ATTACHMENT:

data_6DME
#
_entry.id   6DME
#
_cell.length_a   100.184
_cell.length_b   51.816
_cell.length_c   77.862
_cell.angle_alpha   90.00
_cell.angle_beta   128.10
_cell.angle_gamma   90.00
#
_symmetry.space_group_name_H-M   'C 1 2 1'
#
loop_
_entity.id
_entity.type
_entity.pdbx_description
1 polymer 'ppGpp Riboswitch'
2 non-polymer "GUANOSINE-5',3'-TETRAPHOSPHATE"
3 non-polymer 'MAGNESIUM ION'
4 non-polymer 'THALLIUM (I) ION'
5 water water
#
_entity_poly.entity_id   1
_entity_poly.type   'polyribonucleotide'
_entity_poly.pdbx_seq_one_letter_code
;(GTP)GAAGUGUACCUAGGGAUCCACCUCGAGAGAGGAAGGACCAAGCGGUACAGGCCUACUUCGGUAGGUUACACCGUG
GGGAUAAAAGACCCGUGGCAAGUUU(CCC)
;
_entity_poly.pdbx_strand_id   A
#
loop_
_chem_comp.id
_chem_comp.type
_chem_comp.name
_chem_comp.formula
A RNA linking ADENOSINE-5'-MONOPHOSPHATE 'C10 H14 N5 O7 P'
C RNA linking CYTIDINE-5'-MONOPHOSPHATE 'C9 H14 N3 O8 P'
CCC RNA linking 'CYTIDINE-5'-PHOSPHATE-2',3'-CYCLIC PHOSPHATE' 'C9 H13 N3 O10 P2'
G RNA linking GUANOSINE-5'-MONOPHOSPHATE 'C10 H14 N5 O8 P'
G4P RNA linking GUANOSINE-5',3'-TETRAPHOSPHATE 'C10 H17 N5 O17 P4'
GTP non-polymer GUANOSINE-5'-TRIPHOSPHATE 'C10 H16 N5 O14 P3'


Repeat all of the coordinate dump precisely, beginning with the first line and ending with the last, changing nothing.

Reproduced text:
data_6DME
#
_entry.id   6DME
#
_cell.length_a   100.184
_cell.length_b   51.816
_cell.length_c   77.862
_cell.angle_alpha   90.00
_cell.angle_beta   128.10
_cell.angle_gamma   90.00
#
_symmetry.space_group_name_H-M   'C 1 2 1'
#
loop_
_entity.id
_entity.type
_entity.pdbx_description
1 polymer 'ppGpp Riboswitch'
2 non-polymer "GUANOSINE-5',3'-TETRAPHOSPHATE"
3 non-polymer 'MAGNESIUM ION'
4 non-polymer 'THALLIUM (I) ION'
5 water water
#
_entity_poly.entity_id   1
_entity_poly.type   'polyribonucleotide'
_entity_poly.pdbx_seq_one_letter_code
;(GTP)GAAGUGUACCUAGGGAUCCACCUCGAGAGAGGAAGGACCAAGCGGUACAGGCCUACUUCGGUAGGUUACACCGUG
GGGAUAAAAGACCCGUGGCAAGUUU(CCC)
;
_entity_poly.pdbx_strand_id   A
#
loop_
_chem_comp.id
_chem_comp.type
_chem_comp.name
_chem_comp.formula
A RNA linking ADENOSINE-5'-MONOPHOSPHATE 'C10 H14 N5 O7 P'
C RNA linking CYTIDINE-5'-MONOPHOSPHATE 'C9 H14 N3 O8 P'
CCC RNA linking 'CYTIDINE-5'-PHOSPHATE-2',3'-CYCLIC PHOSPHATE' 'C9 H13 N3 O10 P2'
G RNA linking GUANOSINE-5'-MONOPHOSPHATE 'C10 H14 N5 O8 P'
G4P RNA linking GUANOSINE-5',3'-TETRAPHOSPHATE 'C10 H17 N5 O17 P4'
GTP non-polymer GUANOSINE-5'-TRIPHOSPHATE 'C10 H16 N5 O14 P3'